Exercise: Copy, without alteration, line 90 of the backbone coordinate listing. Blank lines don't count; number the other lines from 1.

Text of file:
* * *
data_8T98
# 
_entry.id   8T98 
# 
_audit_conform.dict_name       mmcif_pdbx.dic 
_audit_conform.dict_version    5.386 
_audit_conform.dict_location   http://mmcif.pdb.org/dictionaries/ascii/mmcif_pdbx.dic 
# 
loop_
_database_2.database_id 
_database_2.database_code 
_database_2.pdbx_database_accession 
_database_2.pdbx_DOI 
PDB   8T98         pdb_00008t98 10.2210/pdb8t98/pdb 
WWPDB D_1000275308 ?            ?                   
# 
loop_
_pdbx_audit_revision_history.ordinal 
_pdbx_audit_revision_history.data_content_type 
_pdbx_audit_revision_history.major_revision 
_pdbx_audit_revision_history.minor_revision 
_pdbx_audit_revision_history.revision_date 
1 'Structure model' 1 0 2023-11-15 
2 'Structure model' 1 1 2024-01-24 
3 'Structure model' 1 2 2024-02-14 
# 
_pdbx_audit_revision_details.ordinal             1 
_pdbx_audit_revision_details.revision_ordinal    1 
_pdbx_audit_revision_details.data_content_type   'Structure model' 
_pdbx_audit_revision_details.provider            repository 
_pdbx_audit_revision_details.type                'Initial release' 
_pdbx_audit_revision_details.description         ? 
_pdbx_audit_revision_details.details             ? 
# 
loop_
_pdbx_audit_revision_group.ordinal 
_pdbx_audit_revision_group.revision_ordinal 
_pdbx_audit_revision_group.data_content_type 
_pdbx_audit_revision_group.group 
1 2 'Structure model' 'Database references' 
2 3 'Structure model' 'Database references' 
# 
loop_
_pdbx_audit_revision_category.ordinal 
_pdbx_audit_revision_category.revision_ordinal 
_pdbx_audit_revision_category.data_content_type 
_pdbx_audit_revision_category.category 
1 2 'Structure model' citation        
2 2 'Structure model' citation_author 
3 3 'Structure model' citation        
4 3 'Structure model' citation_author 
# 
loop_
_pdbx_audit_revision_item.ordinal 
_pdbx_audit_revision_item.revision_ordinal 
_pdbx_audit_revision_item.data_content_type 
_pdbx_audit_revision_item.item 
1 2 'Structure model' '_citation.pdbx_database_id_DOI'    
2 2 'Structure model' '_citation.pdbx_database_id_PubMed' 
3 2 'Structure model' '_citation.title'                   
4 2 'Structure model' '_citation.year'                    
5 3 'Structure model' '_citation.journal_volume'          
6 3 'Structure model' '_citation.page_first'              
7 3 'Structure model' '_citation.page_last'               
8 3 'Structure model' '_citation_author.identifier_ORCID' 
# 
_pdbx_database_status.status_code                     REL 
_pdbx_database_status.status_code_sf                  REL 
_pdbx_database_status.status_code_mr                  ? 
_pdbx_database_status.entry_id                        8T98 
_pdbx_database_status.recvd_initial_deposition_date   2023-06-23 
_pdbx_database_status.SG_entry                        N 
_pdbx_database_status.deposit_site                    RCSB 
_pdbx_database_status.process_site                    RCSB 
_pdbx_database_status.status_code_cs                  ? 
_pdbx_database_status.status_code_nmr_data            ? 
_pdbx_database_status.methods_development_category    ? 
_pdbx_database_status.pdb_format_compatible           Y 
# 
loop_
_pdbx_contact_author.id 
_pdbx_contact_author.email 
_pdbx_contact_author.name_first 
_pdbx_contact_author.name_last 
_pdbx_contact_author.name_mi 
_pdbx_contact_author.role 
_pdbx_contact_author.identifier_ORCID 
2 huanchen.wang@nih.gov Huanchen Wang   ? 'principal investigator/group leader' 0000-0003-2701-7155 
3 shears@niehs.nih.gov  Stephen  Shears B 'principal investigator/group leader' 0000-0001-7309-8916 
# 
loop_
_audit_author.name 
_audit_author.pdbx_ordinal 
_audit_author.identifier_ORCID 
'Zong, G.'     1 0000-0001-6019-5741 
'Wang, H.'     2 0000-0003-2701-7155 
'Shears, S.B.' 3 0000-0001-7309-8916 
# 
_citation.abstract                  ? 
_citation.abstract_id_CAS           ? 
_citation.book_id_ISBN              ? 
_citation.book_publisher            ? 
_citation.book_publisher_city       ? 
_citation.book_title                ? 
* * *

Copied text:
# 